Solid State Lasers Within Sight


After 40 years of work, the Pentagon may have a solid-state laser in its arsenal within a decade, reports the Oakland Tribune.

Compared to the chemical lasers now in use by America’s military, solid-state lasers would be compact and efficient – perhaps running off the engine of an Army Humvee or an Air Force F-16.
Solid-state lasers would also be deadly. In a recent demonstration at Lawrence Livermore National Laboratory ? one of three sites of research on a solid-state laser – a test-fired laser emitted 400 pulses of light in two seconds, drilling through an inch of steel, the Tribune reported.

Once fully developed, the Tribune reports, solid-state lasers could shoot down mortars and artillery shells, explode ordnance in enemy depots and even wipe out ballistic missiles 500 miles away. They would strike with incredible speed and could be retargeted instantly.

Contrary to science fiction, the lasers will not be visible streams of light. Instead, targets will simply explode. Troops will not point and shoot lasers, because they will most likely have to react to dangers and targets moving too fast for a human response. Nor will lasers be holster- sized – the smallest to date is the size of a commercial jetliner.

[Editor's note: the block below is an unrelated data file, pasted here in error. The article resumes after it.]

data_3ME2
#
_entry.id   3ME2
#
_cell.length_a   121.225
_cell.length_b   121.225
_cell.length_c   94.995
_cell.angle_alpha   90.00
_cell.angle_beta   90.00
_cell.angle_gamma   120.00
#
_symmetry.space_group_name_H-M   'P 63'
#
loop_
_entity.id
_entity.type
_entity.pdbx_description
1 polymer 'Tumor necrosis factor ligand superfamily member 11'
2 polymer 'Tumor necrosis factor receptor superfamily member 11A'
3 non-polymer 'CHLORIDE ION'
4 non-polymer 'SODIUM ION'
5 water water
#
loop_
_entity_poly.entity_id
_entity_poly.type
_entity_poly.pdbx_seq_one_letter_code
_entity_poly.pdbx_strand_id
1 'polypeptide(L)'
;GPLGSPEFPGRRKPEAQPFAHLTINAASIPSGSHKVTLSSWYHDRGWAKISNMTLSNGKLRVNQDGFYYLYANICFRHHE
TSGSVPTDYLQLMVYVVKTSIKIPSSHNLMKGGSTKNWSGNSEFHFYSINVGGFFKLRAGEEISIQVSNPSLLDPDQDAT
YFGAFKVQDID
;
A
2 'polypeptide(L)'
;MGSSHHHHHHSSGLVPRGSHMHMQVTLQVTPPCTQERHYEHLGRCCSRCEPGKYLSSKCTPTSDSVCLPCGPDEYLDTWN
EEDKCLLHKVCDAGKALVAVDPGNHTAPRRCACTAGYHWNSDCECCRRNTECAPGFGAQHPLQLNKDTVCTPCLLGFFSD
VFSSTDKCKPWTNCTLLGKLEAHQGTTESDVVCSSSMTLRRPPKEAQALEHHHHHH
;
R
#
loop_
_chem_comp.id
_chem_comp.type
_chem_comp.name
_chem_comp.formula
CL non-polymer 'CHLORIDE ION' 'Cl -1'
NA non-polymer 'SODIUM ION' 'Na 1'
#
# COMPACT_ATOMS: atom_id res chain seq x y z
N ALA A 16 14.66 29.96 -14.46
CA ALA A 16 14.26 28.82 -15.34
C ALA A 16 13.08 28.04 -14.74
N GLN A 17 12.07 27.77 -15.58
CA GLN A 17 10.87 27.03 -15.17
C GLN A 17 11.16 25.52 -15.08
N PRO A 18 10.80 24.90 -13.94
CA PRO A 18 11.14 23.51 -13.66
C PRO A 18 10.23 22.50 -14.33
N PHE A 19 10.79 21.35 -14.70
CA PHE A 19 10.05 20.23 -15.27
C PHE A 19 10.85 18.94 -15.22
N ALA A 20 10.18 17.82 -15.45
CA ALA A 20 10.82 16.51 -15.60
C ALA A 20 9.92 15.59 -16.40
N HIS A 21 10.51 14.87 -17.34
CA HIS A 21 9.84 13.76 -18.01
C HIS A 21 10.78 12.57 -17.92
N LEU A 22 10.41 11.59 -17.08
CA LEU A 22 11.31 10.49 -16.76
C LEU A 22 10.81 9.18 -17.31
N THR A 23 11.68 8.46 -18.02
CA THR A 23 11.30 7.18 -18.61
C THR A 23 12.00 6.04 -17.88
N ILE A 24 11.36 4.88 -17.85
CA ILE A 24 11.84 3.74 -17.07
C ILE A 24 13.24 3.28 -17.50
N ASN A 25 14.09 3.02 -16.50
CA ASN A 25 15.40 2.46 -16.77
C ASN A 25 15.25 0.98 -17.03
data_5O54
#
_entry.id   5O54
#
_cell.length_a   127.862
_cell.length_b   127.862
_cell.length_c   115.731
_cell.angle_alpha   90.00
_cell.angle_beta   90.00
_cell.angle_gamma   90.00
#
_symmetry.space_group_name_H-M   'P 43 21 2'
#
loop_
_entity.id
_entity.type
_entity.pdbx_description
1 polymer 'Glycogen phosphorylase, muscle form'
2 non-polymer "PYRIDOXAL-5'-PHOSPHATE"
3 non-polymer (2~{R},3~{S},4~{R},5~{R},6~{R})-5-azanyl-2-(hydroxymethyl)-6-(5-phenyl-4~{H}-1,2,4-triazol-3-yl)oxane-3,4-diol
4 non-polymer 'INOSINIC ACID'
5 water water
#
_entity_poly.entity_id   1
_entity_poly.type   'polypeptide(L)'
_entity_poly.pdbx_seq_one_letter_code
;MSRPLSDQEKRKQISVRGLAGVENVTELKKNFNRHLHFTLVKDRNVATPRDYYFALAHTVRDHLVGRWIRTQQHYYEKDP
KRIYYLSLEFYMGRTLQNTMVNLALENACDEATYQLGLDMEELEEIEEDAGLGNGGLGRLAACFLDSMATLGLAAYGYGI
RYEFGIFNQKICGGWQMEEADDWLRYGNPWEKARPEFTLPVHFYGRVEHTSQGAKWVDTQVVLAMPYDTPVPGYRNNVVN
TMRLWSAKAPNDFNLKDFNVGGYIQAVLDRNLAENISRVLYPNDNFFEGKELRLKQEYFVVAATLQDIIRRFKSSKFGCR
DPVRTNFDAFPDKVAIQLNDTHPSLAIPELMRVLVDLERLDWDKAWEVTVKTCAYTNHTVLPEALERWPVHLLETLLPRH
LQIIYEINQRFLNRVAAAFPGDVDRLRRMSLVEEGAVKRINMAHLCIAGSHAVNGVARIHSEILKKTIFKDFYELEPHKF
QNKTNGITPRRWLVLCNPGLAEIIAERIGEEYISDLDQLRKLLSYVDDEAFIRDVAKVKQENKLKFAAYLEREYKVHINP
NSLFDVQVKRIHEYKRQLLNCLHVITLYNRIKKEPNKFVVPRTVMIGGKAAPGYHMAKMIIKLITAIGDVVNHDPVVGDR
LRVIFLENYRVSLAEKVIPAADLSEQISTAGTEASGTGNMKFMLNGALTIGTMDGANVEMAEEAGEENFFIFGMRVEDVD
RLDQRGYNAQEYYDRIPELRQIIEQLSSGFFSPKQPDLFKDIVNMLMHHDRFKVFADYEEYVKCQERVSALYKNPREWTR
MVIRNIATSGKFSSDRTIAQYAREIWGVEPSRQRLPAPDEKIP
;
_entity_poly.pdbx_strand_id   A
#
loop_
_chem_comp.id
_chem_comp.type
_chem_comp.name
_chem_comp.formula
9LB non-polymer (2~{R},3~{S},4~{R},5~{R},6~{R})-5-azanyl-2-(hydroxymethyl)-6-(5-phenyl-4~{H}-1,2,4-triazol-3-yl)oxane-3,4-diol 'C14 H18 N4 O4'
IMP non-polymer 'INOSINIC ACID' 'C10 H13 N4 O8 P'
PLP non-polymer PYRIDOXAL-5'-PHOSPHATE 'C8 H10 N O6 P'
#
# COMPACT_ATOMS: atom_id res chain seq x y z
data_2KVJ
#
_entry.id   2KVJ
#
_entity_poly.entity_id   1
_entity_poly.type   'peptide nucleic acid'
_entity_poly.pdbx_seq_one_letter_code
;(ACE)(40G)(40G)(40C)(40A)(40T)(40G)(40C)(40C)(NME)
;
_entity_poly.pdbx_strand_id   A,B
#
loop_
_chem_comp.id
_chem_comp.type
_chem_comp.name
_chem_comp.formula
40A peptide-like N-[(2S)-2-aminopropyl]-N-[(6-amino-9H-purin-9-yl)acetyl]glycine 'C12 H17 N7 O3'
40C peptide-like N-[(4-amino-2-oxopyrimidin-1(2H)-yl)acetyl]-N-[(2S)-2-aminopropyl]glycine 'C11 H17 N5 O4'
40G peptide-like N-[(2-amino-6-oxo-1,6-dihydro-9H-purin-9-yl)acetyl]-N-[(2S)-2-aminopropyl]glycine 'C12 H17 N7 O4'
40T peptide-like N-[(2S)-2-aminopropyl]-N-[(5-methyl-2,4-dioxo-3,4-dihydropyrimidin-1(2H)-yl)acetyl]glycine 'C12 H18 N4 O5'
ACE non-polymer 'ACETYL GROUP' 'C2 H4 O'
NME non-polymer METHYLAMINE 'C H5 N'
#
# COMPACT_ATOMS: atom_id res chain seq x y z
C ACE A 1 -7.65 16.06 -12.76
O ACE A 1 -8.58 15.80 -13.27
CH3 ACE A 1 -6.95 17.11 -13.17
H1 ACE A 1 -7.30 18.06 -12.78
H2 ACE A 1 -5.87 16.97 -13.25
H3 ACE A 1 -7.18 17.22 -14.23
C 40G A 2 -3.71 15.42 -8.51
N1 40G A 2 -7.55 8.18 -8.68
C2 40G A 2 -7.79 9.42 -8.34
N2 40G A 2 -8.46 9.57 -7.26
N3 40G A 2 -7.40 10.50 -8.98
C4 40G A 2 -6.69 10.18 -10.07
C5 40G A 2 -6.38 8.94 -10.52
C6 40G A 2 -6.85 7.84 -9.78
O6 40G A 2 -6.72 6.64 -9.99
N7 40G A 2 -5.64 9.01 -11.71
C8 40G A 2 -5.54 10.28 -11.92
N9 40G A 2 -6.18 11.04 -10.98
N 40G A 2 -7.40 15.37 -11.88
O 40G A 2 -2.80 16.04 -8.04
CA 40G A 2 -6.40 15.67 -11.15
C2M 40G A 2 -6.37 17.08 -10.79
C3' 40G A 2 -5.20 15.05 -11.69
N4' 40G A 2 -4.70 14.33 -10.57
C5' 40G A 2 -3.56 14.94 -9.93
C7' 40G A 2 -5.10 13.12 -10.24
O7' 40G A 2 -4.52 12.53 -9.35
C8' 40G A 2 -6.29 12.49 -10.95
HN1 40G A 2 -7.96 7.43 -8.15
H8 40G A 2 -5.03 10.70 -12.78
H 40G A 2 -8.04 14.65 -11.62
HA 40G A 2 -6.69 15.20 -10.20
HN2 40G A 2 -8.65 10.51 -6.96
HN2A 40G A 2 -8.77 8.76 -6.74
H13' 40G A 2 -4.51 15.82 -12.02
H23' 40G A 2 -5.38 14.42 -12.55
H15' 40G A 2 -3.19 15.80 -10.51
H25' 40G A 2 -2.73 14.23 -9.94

FILED UNDER: Military Affairs, Science & Technology, , ,
Kate McMillan
About Kate McMillan
Kate McMillan is the proprietor of small dead animals, which has won numerous awards including Best Conservative Blog and Best Canadian Blog. She contributed nearly 300 pieces to OTB between November 2004 and June 2007. Follow her on Twitter @katewerk.


  1. Ol' BC says:

    The size of a commercial jetliner? Computers used to occupy full rooms. It won’t be long.

  2. Alan Kellogg says:

    Solid state lasers? We’ve had solid state … oh, they mean large solid state lasers.

    In case you hadn’t heard folks, that laser that reads your cds/dvds? Solid state. It’s also teeny. So they’ve been around for awhile. Now it appears we’re going to see big solid state lasers. Looks like they’ve worked out a few problems with scaling hem up.

    Science and technology journalism, behind the curve from the start.

  3. lt bell says:

    wonder if little dicky cheny owns a part of this as well

  4. Kent says:

    Of course. Lawrence Livermore is a national laboratory, so we all own a part of it.

  5. Track back is broken. I wanted to let you know I used thee post on my blog.